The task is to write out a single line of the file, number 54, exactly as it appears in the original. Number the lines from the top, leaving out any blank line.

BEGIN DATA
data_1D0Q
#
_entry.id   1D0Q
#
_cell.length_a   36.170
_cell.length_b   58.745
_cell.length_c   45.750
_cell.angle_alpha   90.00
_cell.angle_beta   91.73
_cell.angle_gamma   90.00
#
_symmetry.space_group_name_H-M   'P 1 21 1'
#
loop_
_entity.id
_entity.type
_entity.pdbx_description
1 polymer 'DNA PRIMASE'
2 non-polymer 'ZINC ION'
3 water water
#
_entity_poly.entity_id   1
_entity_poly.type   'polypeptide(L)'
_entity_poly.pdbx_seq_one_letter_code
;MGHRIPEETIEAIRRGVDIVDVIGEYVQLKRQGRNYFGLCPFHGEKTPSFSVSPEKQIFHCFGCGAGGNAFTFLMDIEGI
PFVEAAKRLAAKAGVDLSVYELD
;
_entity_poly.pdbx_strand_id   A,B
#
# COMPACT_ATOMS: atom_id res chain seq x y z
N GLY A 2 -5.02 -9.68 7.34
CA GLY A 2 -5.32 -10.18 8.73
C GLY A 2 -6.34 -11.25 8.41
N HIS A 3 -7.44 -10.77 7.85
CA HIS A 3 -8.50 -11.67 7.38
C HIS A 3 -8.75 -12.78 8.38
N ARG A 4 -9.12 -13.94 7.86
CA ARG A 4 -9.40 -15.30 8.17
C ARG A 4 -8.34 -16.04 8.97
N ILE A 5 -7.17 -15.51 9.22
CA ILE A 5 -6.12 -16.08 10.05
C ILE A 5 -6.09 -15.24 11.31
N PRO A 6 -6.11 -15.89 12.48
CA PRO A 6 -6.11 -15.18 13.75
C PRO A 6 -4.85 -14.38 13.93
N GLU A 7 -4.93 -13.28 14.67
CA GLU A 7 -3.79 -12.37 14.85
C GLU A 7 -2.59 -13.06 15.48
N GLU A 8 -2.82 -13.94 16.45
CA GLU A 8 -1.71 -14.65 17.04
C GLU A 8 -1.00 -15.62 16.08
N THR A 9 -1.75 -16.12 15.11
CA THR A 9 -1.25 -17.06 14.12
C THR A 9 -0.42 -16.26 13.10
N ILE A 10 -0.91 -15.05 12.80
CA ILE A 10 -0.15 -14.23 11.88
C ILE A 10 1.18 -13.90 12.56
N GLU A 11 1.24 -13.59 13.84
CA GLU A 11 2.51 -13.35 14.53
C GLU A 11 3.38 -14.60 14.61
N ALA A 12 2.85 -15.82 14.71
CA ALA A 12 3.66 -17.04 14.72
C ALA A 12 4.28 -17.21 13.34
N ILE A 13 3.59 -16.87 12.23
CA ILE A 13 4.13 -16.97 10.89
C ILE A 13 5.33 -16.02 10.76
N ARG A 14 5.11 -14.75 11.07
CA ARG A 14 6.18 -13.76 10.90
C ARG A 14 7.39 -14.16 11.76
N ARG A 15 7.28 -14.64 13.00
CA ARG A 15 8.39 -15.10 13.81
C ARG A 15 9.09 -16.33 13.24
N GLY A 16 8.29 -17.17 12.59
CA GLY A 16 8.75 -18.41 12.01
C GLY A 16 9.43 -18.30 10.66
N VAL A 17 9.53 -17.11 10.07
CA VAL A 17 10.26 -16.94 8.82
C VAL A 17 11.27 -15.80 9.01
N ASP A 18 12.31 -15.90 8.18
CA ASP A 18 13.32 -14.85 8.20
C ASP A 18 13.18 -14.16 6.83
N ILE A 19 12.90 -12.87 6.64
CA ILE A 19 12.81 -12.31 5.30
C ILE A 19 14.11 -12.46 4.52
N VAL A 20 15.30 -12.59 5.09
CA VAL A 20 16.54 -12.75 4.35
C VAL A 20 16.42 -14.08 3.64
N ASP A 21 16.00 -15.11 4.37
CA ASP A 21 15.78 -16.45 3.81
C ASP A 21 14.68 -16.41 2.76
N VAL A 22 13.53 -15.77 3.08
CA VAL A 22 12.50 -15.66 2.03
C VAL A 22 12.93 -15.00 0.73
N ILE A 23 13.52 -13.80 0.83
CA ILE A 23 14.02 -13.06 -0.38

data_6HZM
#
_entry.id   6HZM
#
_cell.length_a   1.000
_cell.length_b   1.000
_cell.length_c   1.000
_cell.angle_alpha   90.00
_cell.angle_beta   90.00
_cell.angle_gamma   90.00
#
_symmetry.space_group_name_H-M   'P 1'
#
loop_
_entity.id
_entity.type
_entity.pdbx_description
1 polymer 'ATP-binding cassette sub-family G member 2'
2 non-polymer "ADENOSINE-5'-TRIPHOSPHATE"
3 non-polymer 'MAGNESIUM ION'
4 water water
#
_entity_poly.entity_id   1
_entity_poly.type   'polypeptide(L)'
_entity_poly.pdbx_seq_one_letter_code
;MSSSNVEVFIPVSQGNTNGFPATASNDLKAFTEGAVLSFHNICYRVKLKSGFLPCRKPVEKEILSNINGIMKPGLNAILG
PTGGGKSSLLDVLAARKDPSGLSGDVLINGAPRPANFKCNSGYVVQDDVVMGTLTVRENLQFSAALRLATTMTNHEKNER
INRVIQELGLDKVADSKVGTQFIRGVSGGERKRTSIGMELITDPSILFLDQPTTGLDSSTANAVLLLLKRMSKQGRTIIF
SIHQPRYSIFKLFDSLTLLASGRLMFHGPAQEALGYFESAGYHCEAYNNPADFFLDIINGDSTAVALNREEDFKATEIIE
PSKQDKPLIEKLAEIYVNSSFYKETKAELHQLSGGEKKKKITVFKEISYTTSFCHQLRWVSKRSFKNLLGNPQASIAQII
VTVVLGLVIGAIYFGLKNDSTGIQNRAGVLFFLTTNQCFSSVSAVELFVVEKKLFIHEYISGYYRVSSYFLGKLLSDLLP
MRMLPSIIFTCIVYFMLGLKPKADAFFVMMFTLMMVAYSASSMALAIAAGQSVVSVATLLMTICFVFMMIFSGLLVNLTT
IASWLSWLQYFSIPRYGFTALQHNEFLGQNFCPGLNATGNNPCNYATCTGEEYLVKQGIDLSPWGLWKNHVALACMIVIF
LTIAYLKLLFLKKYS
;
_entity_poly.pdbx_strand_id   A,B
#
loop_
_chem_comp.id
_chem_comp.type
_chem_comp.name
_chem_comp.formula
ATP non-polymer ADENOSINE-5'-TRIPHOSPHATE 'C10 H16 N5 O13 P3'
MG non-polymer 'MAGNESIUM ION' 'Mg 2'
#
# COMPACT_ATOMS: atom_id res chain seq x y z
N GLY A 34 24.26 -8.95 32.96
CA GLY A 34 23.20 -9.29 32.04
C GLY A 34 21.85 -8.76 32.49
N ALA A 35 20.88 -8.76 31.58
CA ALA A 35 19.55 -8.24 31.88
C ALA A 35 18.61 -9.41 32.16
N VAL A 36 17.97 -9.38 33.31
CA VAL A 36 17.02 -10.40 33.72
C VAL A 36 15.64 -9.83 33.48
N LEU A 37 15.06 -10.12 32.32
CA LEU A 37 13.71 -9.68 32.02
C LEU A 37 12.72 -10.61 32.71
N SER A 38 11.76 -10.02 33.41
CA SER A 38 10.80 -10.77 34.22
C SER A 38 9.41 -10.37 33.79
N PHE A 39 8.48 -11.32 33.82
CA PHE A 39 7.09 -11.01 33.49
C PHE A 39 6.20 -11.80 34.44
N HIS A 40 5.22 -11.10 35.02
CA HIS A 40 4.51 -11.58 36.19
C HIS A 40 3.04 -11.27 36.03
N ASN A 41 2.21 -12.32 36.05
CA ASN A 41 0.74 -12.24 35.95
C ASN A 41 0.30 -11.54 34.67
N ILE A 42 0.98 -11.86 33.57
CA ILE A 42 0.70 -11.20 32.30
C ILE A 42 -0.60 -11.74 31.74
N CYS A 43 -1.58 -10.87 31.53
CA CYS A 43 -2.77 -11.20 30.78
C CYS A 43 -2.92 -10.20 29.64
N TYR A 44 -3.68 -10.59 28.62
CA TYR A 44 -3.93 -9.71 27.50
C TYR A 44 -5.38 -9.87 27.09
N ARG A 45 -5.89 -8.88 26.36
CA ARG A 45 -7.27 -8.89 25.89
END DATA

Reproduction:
C THR A 9 -0.42 -16.26 13.10